Low-income Mothers Face Barriers to Accessing Family Planning Services

Expanding women’s access to preconception and interconception care is an important aspect of improving health outcomes of both mothers and children. Recognizing the importance of maternal health for children’s well-being and development, the Children’s Services Council of Palm Beach County developed the Healthy Beginnings System, a system of care to increase healthy births, reduce child maltreatment, and promote children’s kindergarten readiness. This report examines the use of services to promote women’s health before, during, and after pregnancy.

What We Did

Researchers evaluated the effectiveness of the early childhood service system in Palm Beach County, studying whether it functioned as expected and achieved its intended outcomes. They studied the areas of access to maternal health care, receipt of prenatal care, and the role of family planning services. Researchers analyzed administrative data on service use and key outcomes for all families with children born in Palm Beach County during 2004 and 2005. Data were also collected for 5 years through annual in-person and telephone interviews with 531 mothers who gave birth to a child in the county during 2004 and 2005. Researchers tracked how many mothers were covered by health insurance and received regular medical care.

What We Found

Researchers found that most of the mothers received prenatal care at some point during their pregnancy, but one-quarter of the sample did not receive regular medical care. Mothers were much less likely to use health care services in between pregnancies. By the end of the study, almost half of the mothers did not have health insurance coverage for physical and psychological care. However, citizenship played a major role in access to health insurance and healthcare. U.S.-born mothers in the study were eligible for Medicaid and foreign-born mothers were not. Seventy-five percent of mothers born in the United States reported having health insurance, compared to only 19% of foreign-born mothers. While 86% of U.S.-born mothers received regular care at a doctor’s office, 60% of foreign-born mothers received care at a public health clinic rather than a doctor’s office.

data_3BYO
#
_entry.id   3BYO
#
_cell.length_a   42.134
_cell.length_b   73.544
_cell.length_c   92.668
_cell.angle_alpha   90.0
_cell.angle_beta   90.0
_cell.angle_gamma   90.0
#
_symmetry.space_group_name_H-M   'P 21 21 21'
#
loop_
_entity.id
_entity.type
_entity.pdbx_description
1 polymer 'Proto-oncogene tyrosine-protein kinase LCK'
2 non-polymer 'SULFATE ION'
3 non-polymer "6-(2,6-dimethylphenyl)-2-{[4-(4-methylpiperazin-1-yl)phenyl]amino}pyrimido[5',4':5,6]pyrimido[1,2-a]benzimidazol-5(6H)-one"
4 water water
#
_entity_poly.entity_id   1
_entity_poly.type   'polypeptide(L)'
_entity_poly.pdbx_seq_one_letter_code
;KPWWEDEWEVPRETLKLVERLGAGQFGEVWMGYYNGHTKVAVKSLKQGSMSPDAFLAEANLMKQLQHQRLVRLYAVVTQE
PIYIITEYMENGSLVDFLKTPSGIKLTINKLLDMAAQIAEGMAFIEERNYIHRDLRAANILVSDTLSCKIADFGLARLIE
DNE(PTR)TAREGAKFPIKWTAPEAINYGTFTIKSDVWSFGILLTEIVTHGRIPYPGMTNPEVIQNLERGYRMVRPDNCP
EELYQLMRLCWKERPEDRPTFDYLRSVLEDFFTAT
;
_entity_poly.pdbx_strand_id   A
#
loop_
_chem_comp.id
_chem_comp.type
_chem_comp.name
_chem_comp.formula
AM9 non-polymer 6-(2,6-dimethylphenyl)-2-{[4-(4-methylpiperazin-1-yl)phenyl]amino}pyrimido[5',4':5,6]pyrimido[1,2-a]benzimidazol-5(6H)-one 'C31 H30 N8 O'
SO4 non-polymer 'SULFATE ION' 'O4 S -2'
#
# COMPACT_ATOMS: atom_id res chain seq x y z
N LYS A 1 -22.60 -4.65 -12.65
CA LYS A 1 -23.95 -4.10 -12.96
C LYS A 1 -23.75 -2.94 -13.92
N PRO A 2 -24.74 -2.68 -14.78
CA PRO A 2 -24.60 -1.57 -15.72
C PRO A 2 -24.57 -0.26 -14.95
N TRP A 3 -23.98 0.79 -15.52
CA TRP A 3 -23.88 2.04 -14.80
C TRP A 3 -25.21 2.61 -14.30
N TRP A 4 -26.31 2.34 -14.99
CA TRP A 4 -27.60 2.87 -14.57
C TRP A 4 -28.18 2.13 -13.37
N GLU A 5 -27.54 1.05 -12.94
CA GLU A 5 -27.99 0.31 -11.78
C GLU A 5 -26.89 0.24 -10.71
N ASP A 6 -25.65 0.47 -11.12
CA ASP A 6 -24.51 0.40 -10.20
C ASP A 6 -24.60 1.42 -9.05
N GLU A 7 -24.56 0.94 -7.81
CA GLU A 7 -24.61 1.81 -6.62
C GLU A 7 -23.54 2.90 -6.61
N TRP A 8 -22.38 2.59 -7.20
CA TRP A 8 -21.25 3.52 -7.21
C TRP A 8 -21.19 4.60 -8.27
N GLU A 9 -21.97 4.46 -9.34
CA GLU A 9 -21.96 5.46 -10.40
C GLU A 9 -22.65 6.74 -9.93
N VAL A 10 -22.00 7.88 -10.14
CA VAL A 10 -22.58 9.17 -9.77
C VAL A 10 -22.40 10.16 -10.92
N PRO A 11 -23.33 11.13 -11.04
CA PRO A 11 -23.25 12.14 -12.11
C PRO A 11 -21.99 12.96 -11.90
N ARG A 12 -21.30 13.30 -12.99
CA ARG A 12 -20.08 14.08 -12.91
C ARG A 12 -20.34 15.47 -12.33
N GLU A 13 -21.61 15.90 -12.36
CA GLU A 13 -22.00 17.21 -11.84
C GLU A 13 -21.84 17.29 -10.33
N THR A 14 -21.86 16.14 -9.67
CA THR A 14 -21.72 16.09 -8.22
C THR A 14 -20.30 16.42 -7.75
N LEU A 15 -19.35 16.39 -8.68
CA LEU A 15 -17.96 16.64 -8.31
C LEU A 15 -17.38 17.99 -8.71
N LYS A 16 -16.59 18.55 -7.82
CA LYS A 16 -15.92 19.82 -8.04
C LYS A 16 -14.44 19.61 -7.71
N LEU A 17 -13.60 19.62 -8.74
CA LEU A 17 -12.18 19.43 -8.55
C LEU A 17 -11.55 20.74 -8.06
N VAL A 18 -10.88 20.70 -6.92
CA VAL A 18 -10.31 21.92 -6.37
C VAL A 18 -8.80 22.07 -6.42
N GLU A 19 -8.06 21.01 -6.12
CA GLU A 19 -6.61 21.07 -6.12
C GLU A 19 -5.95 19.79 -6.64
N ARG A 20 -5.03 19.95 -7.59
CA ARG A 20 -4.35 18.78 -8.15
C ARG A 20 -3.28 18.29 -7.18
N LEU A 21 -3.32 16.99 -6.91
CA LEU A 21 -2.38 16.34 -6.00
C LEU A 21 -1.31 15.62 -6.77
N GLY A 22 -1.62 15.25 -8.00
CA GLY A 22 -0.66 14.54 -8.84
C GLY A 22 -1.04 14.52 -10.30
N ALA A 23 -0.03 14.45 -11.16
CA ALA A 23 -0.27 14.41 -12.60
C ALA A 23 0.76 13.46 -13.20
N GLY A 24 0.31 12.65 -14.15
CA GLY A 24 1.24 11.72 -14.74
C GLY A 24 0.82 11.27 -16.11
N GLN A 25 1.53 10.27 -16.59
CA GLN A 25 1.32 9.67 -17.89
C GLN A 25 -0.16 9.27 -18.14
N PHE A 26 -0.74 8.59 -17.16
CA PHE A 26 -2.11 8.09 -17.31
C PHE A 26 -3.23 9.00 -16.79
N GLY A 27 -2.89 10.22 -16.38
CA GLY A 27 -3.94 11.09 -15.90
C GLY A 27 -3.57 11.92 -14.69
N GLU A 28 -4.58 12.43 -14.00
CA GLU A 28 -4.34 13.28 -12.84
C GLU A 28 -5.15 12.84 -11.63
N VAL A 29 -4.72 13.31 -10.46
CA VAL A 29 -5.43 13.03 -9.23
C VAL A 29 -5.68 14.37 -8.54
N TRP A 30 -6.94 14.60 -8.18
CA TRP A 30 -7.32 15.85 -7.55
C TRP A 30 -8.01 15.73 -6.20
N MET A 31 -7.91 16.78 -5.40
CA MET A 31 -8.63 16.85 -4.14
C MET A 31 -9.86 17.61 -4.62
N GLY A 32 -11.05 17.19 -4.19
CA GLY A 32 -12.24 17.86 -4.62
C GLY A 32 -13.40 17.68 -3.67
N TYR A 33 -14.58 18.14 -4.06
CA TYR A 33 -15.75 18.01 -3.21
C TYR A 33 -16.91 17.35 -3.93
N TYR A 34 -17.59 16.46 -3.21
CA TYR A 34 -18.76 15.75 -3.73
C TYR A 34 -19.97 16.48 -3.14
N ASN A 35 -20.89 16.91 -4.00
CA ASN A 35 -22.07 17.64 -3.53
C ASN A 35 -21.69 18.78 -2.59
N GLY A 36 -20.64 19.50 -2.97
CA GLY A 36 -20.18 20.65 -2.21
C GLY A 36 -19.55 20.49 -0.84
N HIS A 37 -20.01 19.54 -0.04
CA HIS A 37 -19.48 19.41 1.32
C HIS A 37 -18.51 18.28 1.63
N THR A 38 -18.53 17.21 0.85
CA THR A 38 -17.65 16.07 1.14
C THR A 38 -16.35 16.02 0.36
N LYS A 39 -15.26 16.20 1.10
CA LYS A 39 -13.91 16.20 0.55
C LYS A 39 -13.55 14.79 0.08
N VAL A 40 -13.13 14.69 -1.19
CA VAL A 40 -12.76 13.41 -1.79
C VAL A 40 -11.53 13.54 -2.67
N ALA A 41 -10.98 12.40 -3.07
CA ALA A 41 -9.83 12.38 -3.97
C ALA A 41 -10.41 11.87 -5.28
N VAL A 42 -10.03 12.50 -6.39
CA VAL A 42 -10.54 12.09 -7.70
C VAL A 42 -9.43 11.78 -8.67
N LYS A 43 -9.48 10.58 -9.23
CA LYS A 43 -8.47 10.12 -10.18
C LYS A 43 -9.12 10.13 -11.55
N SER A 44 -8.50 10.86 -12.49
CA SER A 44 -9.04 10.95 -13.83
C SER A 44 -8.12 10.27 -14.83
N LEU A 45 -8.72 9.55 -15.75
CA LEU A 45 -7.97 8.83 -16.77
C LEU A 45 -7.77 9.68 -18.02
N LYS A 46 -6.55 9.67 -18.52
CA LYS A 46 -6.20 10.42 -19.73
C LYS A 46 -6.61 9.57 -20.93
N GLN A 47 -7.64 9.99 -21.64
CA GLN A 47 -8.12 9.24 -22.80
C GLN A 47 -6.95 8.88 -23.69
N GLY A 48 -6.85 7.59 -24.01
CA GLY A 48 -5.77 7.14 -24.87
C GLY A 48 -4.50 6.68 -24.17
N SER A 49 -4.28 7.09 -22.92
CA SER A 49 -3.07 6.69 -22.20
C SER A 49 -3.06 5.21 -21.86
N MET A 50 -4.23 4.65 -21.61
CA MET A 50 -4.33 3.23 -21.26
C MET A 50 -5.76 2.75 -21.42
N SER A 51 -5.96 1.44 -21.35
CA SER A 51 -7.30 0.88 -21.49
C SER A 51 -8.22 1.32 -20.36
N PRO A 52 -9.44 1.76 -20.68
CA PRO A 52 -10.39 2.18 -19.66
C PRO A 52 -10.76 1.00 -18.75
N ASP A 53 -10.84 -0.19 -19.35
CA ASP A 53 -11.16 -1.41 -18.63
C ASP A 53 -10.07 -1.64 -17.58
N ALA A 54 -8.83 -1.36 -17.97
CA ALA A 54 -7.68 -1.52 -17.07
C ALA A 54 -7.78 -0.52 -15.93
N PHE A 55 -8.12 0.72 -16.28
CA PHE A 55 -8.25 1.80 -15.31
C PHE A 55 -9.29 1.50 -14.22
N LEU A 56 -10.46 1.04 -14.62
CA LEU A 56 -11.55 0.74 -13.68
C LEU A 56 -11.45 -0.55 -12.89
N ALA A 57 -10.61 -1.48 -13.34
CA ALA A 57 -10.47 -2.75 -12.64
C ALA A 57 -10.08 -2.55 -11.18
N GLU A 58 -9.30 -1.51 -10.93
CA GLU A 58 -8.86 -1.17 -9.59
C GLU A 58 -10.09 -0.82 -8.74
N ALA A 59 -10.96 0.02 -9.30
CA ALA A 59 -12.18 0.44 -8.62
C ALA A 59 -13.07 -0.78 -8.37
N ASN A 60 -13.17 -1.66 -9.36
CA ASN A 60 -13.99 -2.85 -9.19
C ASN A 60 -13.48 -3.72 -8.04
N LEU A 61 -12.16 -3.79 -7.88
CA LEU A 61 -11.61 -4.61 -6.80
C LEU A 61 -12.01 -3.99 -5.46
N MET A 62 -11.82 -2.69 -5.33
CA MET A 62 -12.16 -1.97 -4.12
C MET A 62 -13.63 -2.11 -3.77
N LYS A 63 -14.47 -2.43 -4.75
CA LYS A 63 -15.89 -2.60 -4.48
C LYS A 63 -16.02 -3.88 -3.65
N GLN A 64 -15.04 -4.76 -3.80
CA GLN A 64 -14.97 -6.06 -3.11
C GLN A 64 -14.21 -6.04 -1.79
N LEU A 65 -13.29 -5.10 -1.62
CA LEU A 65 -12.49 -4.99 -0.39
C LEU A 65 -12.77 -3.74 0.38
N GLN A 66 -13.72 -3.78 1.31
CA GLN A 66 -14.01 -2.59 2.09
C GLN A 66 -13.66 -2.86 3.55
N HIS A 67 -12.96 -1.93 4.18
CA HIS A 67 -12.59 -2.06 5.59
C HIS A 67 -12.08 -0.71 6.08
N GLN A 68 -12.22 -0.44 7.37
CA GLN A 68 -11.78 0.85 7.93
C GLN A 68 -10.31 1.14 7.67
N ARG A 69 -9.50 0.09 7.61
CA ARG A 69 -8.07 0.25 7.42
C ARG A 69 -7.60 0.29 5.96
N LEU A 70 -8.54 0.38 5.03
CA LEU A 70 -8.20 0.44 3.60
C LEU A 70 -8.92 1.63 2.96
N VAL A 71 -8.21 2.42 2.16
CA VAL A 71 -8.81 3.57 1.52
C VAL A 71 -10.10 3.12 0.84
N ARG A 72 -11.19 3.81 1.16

Women in the study, regardless of country of birth, reported barriers to accessing family planning services. Mothers could be required to pay the costs of clinic visits and contraceptives because they did not have health insurance or their insurance did not cover these services. Mothers who were able to find affordable means of obtaining these services expressed disappointment in their poor quality. In addition, mothers expressed a lack of knowledge about contraception and a lack of access to providers who had accurate information on contraceptive methods.

What It Means

Low-income mothers face particular challenges in accessing health care. At the end of the study, almost half of the mothers did not have health insurance for physical and psychological care. Many factors affect women’s family planning decisions, including financial, ecological, and cultural circumstances. Researchers recommended several ways to improve the quality and use of health care by low-income families in Palm Beach County:

  • Improve access to insurance, including shortening the time between enrollment and service receipt.
  • Increase awareness and promotion of Medicaid-funded family planning services.
  • Improve information and communication channels so that women know their eligibility for various health coverage options.
  • Expand access to care coordination and social support services, which seem to improve mothers’ access to prenatal care.
  • Expand access to community health clinics.
  • Allow low-income women low-cost choices in their health care, which will increase the likelihood that their health care is consistent with their ecological and cultural circumstances.
Cycling through Preconception, Prenatal, and Interconception Care